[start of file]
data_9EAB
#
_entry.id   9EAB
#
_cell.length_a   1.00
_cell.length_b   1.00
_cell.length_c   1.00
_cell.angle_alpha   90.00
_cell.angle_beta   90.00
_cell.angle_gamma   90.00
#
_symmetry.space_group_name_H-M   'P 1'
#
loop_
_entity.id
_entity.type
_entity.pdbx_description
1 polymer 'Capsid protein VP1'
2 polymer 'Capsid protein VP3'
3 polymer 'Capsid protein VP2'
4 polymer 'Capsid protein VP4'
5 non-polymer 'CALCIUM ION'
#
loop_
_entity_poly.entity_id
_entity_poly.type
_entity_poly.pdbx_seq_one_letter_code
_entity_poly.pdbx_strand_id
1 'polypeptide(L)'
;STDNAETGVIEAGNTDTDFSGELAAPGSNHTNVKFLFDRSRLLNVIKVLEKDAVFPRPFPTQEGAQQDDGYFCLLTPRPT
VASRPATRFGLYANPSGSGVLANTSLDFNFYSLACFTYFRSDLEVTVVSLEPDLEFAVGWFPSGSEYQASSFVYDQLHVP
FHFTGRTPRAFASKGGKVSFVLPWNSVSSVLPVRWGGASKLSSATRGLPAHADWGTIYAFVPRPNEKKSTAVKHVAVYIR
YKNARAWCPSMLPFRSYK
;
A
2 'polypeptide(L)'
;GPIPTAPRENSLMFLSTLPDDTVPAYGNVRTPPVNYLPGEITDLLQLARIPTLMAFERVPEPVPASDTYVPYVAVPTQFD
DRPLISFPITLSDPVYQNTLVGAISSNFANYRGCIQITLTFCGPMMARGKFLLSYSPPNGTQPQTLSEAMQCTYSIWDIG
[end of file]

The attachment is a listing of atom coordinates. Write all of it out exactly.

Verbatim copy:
data_9EAB
#
_entry.id   9EAB
#
_cell.length_a   1.00
_cell.length_b   1.00
_cell.length_c   1.00
_cell.angle_alpha   90.00
_cell.angle_beta   90.00
_cell.angle_gamma   90.00
#
_symmetry.space_group_name_H-M   'P 1'
#
loop_
_entity.id
_entity.type
_entity.pdbx_description
1 polymer 'Capsid protein VP1'
2 polymer 'Capsid protein VP3'
3 polymer 'Capsid protein VP2'
4 polymer 'Capsid protein VP4'
5 non-polymer 'CALCIUM ION'
#
loop_
_entity_poly.entity_id
_entity_poly.type
_entity_poly.pdbx_seq_one_letter_code
_entity_poly.pdbx_strand_id
1 'polypeptide(L)'
;STDNAETGVIEAGNTDTDFSGELAAPGSNHTNVKFLFDRSRLLNVIKVLEKDAVFPRPFPTQEGAQQDDGYFCLLTPRPT
VASRPATRFGLYANPSGSGVLANTSLDFNFYSLACFTYFRSDLEVTVVSLEPDLEFAVGWFPSGSEYQASSFVYDQLHVP
FHFTGRTPRAFASKGGKVSFVLPWNSVSSVLPVRWGGASKLSSATRGLPAHADWGTIYAFVPRPNEKKSTAVKHVAVYIR
YKNARAWCPSMLPFRSYK
;
A
2 'polypeptide(L)'
;GPIPTAPRENSLMFLSTLPDDTVPAYGNVRTPPVNYLPGEITDLLQLARIPTLMAFERVPEPVPASDTYVPYVAVPTQFD
DRPLISFPITLSDPVYQNTLVGAISSNFANYRGCIQITLTFCGPMMARGKFLLSYSPPNGTQPQTLSEAMQCTYSIWDIG